7. There is little need to police people when people police themselves; and data has become the principle technique of this policing.  [ The Times Issues Social Media Guidelines for the Newsroom; Should I speak up when I see something offensive or false on social media?]

8. If people police themselves through data provision; the institution can judge, punish and reward through algorithm. ["Various news outlets are reporting that Google will begin flagging content that is “upsetting” or “offensive.” The flags will be used to update its search algorithms. . . . The question for people following the Israeli-Palestinian issue and efforts to define criticism of Zionism as anti-Semitism is whether Google’s editors will deem humanitarian criticism “offensive” or “upsetting” to those criticized." Google to begin flagging "upsetting" or "offensive" content; Pakistan Forms Regulatory Body to Monitor Online Blasphemous Content]. 

9. What I find fascinating in these fierce discussions of the hierarchy of oppression of servitude is what appears to be an implicit embrace of the idea that there is a legitimate foundation for exploitative service, however nicely parsed, and that one must strongly protect some forms of exploitation even as one strongly denounces others; and thus the core failures of Capitalism and Marxism remains the privileging of capital and the commodification of labor. [The Irish in the Anglo-Caribbean: servants or slaves? - History Ireland].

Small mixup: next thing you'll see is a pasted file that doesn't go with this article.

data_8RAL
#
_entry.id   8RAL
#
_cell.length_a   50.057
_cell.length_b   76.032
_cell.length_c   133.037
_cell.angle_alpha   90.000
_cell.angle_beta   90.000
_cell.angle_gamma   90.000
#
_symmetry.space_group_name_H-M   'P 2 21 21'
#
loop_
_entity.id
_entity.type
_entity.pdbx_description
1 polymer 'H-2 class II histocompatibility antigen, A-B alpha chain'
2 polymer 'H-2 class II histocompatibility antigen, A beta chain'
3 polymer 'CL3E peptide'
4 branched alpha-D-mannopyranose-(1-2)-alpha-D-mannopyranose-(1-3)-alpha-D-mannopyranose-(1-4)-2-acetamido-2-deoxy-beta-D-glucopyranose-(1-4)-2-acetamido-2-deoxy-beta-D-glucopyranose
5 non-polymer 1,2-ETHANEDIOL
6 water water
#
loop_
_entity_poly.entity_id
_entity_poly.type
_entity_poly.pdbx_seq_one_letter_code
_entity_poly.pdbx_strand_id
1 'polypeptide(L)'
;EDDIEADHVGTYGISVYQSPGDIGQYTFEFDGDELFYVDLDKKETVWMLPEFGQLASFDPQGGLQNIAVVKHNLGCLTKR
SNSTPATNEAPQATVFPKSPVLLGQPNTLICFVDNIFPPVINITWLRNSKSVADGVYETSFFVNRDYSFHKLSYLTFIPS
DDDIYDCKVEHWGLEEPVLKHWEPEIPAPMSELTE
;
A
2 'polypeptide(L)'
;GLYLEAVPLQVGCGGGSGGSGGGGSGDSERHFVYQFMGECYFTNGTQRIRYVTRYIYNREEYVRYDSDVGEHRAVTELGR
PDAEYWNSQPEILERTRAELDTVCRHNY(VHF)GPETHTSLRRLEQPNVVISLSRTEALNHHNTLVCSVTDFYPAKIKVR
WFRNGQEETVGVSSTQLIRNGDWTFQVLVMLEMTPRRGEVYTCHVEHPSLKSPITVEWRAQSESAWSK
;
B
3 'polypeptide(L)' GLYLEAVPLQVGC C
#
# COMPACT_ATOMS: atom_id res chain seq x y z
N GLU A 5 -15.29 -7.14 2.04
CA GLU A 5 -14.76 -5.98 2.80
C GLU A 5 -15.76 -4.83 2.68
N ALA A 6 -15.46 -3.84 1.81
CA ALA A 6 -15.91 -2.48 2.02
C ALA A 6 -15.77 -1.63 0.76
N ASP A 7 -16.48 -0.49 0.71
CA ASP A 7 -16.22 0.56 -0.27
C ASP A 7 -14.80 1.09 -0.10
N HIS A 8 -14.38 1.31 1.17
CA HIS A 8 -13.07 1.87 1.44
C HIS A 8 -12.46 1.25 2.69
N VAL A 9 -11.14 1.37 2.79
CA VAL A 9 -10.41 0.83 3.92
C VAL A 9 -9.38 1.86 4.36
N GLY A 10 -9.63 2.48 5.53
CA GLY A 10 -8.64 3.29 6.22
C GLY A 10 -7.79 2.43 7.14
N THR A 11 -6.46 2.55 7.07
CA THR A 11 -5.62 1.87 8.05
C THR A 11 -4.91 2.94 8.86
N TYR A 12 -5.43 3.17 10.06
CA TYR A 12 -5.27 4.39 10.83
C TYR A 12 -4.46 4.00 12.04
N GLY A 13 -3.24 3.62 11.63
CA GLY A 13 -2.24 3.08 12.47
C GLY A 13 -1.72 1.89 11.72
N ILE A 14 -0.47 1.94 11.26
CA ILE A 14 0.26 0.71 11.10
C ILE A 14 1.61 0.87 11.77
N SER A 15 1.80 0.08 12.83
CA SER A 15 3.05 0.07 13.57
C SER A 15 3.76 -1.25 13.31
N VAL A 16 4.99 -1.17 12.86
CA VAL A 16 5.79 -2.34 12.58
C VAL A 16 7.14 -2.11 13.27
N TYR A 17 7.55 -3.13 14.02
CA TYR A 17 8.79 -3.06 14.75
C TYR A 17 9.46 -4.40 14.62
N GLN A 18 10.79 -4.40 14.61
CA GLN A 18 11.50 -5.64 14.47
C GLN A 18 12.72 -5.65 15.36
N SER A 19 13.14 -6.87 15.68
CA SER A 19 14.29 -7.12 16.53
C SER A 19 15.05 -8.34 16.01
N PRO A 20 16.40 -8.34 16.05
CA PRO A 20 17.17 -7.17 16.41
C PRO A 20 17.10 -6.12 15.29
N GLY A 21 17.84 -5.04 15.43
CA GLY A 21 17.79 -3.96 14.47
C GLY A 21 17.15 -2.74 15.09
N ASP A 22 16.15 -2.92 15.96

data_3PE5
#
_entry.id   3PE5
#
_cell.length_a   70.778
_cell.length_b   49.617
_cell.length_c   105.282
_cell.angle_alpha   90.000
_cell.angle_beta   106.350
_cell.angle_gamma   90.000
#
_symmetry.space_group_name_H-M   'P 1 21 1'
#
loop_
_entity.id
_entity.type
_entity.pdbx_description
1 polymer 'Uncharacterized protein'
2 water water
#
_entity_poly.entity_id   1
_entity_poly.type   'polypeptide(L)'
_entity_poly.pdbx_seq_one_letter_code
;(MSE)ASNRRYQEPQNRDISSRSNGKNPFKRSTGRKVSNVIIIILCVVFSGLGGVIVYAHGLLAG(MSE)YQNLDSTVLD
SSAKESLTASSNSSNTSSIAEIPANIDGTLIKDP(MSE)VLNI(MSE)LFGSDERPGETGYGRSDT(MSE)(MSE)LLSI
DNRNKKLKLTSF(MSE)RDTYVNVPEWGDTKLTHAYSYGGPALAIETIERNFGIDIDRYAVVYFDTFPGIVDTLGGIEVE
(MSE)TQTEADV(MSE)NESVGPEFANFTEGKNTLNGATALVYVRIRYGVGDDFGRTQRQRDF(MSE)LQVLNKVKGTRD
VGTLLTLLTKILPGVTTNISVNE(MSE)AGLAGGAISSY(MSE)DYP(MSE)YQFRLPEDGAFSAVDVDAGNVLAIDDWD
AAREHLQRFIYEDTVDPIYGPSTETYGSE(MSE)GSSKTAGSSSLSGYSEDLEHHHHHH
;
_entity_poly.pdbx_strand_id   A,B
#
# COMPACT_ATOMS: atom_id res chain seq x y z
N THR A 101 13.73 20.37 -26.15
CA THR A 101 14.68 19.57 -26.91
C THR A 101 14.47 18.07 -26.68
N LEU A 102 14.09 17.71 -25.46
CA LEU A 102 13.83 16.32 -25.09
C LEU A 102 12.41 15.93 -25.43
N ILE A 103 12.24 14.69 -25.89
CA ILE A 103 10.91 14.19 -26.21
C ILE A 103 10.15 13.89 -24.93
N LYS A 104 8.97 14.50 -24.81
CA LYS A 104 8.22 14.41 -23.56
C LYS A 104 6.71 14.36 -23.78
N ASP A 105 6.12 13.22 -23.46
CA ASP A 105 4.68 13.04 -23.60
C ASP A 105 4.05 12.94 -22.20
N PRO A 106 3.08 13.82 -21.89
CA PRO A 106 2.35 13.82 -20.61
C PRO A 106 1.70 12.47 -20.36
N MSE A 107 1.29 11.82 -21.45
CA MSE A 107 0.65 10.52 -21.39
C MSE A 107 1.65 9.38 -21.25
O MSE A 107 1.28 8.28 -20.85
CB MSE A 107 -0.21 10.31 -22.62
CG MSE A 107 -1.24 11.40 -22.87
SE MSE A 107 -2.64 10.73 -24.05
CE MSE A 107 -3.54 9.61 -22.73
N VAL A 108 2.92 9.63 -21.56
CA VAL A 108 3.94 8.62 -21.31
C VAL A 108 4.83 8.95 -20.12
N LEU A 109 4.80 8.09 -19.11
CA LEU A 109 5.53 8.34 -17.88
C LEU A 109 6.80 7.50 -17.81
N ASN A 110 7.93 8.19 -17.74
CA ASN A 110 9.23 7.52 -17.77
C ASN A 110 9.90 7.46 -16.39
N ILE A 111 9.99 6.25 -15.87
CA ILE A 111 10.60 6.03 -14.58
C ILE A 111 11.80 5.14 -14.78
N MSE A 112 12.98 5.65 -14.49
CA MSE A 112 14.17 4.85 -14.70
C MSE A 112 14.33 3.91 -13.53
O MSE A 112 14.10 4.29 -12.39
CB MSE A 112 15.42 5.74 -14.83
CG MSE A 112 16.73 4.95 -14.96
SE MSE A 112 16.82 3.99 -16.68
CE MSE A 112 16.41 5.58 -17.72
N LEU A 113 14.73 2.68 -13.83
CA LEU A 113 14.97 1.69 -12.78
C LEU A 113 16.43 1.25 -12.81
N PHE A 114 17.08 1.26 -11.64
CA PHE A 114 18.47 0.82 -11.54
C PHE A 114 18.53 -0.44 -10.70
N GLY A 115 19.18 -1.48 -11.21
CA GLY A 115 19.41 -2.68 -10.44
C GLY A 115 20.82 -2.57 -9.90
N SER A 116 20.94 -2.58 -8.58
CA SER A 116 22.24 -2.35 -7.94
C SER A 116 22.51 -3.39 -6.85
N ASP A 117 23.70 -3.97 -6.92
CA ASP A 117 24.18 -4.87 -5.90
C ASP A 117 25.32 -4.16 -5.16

10. It is hard to say "I told you so" to people who will no doubt never live long enough to see the effects of their bad decisions--and there is little satisfaction in saying it to their children as they suffer along with yours. [Top US coal boss Robert Murray: 'We do not have a climate change problem']

11. Academics are fond of building their own prisons and then complaining about the confinement--all the more so when the prisons are built on hierarchy enforcing algorithms; but this is just an example of a general pattern of behavior  ["I have seen that firsthand, working with junior faculty who say they cannot publish in a particular journal because it is not on their institution’s A list and therefore will “not count” toward their accomplishments. This is anti-intellectual. As Russell Jacoby warned in his book The Last Intellectuals, it “registers not the needs of truth but academic empire building.” Academic publishing is becoming more about establishing a pecking order and less about pursuing knowledge. And that has several unintended consequences."Academics shouldn't focus only on prestigious journals (essay)].